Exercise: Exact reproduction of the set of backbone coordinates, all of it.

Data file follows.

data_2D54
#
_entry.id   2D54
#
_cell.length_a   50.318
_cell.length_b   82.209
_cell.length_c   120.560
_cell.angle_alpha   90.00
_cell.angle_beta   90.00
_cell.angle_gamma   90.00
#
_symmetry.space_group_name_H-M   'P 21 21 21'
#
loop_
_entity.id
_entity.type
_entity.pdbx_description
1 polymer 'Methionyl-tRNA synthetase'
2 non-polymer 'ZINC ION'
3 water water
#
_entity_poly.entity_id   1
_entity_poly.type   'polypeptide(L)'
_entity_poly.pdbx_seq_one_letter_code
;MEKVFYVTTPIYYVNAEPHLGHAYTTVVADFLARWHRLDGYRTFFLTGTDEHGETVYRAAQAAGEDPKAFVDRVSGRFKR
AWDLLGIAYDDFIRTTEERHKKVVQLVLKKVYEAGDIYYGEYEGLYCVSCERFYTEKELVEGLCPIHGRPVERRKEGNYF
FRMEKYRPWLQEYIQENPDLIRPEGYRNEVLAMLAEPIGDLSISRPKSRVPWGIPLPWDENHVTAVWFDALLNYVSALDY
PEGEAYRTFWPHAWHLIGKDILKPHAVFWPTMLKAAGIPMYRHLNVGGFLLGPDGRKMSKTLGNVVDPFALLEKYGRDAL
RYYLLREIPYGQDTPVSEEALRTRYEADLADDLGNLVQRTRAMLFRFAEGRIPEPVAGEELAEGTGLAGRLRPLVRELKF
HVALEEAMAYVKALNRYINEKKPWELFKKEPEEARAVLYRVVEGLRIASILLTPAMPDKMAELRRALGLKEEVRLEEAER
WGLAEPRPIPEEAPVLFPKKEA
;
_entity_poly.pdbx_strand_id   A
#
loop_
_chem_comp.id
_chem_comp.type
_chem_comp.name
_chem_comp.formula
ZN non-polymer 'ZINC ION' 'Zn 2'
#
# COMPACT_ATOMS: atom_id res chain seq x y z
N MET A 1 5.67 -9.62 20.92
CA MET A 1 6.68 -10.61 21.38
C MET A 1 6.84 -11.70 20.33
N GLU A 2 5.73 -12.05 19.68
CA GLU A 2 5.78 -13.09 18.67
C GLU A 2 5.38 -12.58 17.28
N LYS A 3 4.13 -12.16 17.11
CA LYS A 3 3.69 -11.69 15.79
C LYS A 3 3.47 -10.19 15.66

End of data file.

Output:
data_2D54
#
_entry.id   2D54
#
_cell.length_a   50.318
_cell.length_b   82.209
_cell.length_c   120.560
_cell.angle_alpha   90.00
_cell.angle_beta   90.00
_cell.angle_gamma   90.00
#
_symmetry.space_group_name_H-M   'P 21 21 21'
#
loop_
_entity.id
_entity.type
_entity.pdbx_description
1 polymer 'Methionyl-tRNA synthetase'
2 non-polymer 'ZINC ION'
3 water water
#
_entity_poly.entity_id   1
_entity_poly.type   'polypeptide(L)'
_entity_poly.pdbx_seq_one_letter_code
;MEKVFYVTTPIYYVNAEPHLGHAYTTVVADFLARWHRLDGYRTFFLTGTDEHGETVYRAAQAAGEDPKAFVDRVSGRFKR
AWDLLGIAYDDFIRTTEERHKKVVQLVLKKVYEAGDIYYGEYEGLYCVSCERFYTEKELVEGLCPIHGRPVERRKEGNYF
FRMEKYRPWLQEYIQENPDLIRPEGYRNEVLAMLAEPIGDLSISRPKSRVPWGIPLPWDENHVTAVWFDALLNYVSALDY
PEGEAYRTFWPHAWHLIGKDILKPHAVFWPTMLKAAGIPMYRHLNVGGFLLGPDGRKMSKTLGNVVDPFALLEKYGRDAL
RYYLLREIPYGQDTPVSEEALRTRYEADLADDLGNLVQRTRAMLFRFAEGRIPEPVAGEELAEGTGLAGRLRPLVRELKF
HVALEEAMAYVKALNRYINEKKPWELFKKEPEEARAVLYRVVEGLRIASILLTPAMPDKMAELRRALGLKEEVRLEEAER
WGLAEPRPIPEEAPVLFPKKEA
;
_entity_poly.pdbx_strand_id   A
#
loop_
_chem_comp.id
_chem_comp.type
_chem_comp.name
_chem_comp.formula
ZN non-polymer 'ZINC ION' 'Zn 2'
#
# COMPACT_ATOMS: atom_id res chain seq x y z
N MET A 1 5.67 -9.62 20.92
CA MET A 1 6.68 -10.61 21.38
C MET A 1 6.84 -11.70 20.33
N GLU A 2 5.73 -12.05 19.68
CA GLU A 2 5.78 -13.09 18.67
C GLU A 2 5.38 -12.58 17.28
N LYS A 3 4.13 -12.16 17.11
CA LYS A 3 3.69 -11.69 15.79
C LYS A 3 3.47 -10.19 15.66